mental health and medicine

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mental health and medicine


When Oak was born in July, I knew that I wanted to be proactive about my mental health care. I have struggled with anxiety and depression since my early teenage years. I experienced trauma in my early adulthood that I am still healing from today. Knowing these facts about myself, knowing that I may not be able to cope to the best of my ability as my hormones shifted postpartum and I adjusted to life with three children, I had a strong desire to pull in all the support I could find.

Though I had one previous experience taking an SSRI in 2012 and found it to be more detrimental than helpful, I opened my mind to the possibility that there might be a biochemical component to my mental illness that could be alleviated by medication. I visited a psychiatrist this past October. He recommended a mood stabilizer after meeting with me. He suggested that I experience symptoms of anxiety, depression, post-traumatic stress disorder, and bipolar ii. Bipolar ii is a diagnosis that I encourage women to not get too caught in their heads about should they receive it. It is my understanding that the unique workings of the female brain and body could lead almost any woman to a bipolar ii or borderline personality disorder diagnosis at some point in her life.

At our first meeting, the psychiatrist administered a genetic test that analyzed how my genes affect my responses to psychotropic medications commonly prescribed to treat mental and behavioral health conditions. Most of these medications lit up bright red for me, indicating that there could be a significant gene interaction if I take them. I already knew that I am someone who is very sensitive to substances, but this test was validating for me.

I am hyper aware of my mind, body, and spirit. I know the tools that work for me, but I wanted to see if medication might be a valuable resource for me to have in my arsenal. Over the past few months of seeing a psychiatrist and taking a mood stabilizer, I learned that psychotropic medication is not the answer for me. I wanted to share this for others who may be ultra-sensitive to these medications and genetically predisposed to not interact well with them. I know many people who have had wild success with these medications and if you’re one of those people, that’s awesome. We are all different and should feel empowered in doing what works for us when we find it.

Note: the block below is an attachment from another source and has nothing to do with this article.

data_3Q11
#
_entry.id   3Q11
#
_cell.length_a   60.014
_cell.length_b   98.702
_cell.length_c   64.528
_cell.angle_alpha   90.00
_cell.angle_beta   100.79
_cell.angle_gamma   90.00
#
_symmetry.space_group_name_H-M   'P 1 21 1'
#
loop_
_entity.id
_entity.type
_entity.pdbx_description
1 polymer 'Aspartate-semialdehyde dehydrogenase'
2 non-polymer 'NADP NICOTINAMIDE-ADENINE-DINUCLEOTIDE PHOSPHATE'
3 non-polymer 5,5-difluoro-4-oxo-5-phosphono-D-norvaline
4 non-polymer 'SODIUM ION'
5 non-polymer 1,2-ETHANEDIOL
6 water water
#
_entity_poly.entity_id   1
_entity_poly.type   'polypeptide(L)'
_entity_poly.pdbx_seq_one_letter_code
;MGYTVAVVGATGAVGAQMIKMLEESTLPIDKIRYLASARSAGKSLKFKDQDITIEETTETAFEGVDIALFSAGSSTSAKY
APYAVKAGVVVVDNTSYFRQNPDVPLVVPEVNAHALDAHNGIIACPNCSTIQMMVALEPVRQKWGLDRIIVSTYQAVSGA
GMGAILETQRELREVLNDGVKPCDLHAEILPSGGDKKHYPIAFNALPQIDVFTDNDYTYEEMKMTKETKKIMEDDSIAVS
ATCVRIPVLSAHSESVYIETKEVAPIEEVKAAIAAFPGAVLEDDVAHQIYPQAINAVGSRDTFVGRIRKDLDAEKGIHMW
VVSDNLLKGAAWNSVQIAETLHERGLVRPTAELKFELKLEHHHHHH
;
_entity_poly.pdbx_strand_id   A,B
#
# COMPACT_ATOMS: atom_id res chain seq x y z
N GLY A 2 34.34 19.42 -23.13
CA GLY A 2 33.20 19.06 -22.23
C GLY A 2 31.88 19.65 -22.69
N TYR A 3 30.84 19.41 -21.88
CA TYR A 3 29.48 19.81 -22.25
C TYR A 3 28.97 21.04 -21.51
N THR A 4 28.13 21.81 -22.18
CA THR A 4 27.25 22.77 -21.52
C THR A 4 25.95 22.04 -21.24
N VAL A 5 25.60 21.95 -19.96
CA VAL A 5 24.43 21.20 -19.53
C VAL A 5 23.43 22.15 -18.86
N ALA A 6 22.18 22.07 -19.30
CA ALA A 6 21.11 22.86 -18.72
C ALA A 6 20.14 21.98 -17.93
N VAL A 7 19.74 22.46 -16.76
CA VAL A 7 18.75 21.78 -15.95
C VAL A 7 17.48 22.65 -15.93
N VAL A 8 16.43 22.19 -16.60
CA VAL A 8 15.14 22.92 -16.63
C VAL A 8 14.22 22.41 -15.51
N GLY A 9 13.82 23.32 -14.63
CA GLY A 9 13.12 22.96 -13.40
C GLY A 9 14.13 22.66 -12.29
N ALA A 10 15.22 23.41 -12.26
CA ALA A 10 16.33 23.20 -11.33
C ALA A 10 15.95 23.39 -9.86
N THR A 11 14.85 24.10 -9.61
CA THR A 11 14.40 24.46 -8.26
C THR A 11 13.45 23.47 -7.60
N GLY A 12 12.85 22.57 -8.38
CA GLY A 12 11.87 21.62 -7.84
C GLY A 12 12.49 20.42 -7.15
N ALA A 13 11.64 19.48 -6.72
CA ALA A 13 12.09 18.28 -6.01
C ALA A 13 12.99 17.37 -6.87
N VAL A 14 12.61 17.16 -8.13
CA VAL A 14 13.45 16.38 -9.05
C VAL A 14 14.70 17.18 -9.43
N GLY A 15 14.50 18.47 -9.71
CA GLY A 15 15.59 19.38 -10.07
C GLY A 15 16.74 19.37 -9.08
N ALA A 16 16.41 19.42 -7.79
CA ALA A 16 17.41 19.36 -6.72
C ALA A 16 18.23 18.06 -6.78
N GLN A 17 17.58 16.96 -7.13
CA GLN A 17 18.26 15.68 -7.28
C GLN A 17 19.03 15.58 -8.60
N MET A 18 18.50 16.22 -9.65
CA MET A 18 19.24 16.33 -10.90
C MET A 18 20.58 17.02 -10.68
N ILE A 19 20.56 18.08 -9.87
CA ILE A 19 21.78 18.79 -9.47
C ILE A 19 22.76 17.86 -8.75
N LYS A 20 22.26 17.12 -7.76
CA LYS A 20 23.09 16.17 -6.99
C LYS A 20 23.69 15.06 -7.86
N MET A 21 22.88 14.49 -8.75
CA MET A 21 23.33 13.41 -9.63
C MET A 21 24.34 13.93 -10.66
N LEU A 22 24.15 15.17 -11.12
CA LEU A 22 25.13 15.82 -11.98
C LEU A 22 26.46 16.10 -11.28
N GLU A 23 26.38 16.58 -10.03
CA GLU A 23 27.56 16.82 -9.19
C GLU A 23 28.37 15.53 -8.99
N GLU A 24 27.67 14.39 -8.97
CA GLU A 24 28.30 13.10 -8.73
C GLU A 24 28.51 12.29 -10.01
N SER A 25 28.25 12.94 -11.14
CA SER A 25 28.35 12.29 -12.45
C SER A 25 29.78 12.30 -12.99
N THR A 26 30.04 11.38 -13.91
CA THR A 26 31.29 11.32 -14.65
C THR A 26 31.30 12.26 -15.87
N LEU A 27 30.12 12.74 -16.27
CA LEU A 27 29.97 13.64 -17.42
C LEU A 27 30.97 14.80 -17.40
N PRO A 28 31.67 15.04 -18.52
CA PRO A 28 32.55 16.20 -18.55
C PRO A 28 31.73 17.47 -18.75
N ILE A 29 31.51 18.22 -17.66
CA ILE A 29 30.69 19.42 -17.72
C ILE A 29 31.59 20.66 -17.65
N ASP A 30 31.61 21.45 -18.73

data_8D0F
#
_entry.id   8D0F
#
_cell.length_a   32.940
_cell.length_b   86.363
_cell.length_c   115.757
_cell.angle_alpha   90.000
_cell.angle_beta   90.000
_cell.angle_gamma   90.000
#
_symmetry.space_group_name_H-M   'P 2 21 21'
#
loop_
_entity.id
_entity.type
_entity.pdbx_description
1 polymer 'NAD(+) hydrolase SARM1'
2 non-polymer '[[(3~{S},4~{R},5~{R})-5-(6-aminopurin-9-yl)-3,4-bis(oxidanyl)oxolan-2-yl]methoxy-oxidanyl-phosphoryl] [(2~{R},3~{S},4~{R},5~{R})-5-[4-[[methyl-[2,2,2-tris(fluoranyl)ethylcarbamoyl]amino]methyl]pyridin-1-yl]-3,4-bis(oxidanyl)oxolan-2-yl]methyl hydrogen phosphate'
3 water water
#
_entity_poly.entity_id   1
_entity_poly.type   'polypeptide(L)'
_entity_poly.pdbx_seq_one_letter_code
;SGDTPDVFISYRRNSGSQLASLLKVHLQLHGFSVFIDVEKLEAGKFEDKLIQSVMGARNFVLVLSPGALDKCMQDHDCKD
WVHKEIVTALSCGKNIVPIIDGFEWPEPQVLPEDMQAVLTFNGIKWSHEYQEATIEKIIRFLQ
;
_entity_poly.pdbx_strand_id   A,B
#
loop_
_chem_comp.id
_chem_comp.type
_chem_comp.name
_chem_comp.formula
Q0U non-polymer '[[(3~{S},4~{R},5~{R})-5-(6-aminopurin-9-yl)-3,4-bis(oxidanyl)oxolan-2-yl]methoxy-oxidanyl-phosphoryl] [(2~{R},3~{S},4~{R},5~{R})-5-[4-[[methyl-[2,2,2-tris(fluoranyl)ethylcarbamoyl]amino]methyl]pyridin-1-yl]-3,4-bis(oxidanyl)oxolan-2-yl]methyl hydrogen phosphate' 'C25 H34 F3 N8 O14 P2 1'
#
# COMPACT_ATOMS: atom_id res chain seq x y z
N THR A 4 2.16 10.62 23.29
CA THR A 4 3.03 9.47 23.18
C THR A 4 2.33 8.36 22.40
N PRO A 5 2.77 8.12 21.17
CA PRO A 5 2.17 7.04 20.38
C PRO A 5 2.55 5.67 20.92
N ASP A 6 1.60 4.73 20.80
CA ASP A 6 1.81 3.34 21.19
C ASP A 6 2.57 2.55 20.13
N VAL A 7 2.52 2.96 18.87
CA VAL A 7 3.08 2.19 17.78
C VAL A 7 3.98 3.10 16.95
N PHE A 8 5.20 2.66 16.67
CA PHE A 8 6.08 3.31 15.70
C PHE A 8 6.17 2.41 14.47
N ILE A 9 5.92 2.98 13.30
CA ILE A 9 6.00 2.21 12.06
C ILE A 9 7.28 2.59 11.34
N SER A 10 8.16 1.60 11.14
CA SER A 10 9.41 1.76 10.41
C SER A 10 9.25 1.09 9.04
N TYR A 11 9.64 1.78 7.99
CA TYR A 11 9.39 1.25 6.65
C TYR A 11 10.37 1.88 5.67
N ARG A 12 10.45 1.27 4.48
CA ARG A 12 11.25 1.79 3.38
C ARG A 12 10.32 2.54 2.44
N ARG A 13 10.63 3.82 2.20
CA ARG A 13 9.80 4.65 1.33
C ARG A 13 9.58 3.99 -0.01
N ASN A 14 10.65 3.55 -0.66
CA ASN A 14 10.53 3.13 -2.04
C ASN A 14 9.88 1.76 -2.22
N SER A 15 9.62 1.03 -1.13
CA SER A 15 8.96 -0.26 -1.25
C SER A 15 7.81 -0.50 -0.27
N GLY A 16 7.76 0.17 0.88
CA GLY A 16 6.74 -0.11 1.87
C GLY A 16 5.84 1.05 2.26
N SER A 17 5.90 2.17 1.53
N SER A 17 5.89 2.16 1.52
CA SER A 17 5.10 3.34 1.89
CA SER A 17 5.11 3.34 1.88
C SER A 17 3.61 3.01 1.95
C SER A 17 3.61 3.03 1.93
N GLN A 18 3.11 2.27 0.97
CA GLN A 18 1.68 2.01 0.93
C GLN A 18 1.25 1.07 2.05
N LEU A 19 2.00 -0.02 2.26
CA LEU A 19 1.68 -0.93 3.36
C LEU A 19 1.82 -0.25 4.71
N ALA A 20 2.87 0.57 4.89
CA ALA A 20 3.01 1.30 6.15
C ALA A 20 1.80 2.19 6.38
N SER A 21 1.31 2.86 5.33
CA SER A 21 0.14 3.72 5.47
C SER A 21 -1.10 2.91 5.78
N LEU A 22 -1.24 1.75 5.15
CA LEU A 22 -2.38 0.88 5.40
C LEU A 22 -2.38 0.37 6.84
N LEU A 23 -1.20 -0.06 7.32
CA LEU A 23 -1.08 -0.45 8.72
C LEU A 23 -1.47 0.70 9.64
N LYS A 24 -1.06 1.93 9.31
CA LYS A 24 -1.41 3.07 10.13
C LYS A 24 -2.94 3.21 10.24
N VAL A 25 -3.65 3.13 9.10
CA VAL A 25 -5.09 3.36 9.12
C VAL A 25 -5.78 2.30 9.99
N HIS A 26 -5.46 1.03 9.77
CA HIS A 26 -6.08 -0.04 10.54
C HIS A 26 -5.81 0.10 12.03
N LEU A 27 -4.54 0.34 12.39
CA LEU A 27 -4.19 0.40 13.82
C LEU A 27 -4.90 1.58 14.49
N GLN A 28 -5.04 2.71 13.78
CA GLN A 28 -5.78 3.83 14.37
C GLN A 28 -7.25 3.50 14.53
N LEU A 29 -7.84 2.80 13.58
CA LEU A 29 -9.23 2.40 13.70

here’s what works for me:


-A great therapist. I have seen many over the years, but only recently found my therapist soulmate. She makes me feel seen, heard and acknowledged. She is on my team. She is a true partner in my healing. Don’t get deterred if you haven’t found the right fit yet. Trust that someone is out there who will understand you and help you feel as though your exchanges with them are completely worthwhile.

-Self-care practices that set you on fire! For me, this is alone time, getting out in nature, taking photographs, writing, looking at the moon, sipping tea, reading books, and taking baths.

-Strong supports. I feel blessed beyond belief to have an extremely supportive community around me. My larger family: My mom, dad, brother, aunts, uncles, cousins, and grandparents. My best friends, many of whom I’ve known since childhood. My soulmate, husband, best friend, co-parent, and partner in life. My children. The local Waldorf community. Friends online, who read my words and share their stories. I can call on any of these supports whenever I need. These people help me feel less alone.

-A morning routine. I rise before the sun, before my little birds, to schedule my days, write a gratitude list, and track my moods in my bullet journal (a new practice of mine that is completely changing my life). Then, I write three stream-of-consciousness pages in a composition notebook (this is the morning page practice recommended in Julia Cameron’s The Artist’s Way; I’ve been doing this almost every morning since 2015 and it is a game changer for me).

-Mind/body love. Meditation, yoga, long distance running, biking, drinking water, eating nourishing protein-rich foods, dancing, singing, playing, laughing, and breathing.


-Annabelle Fern

Annabelle PraznikComment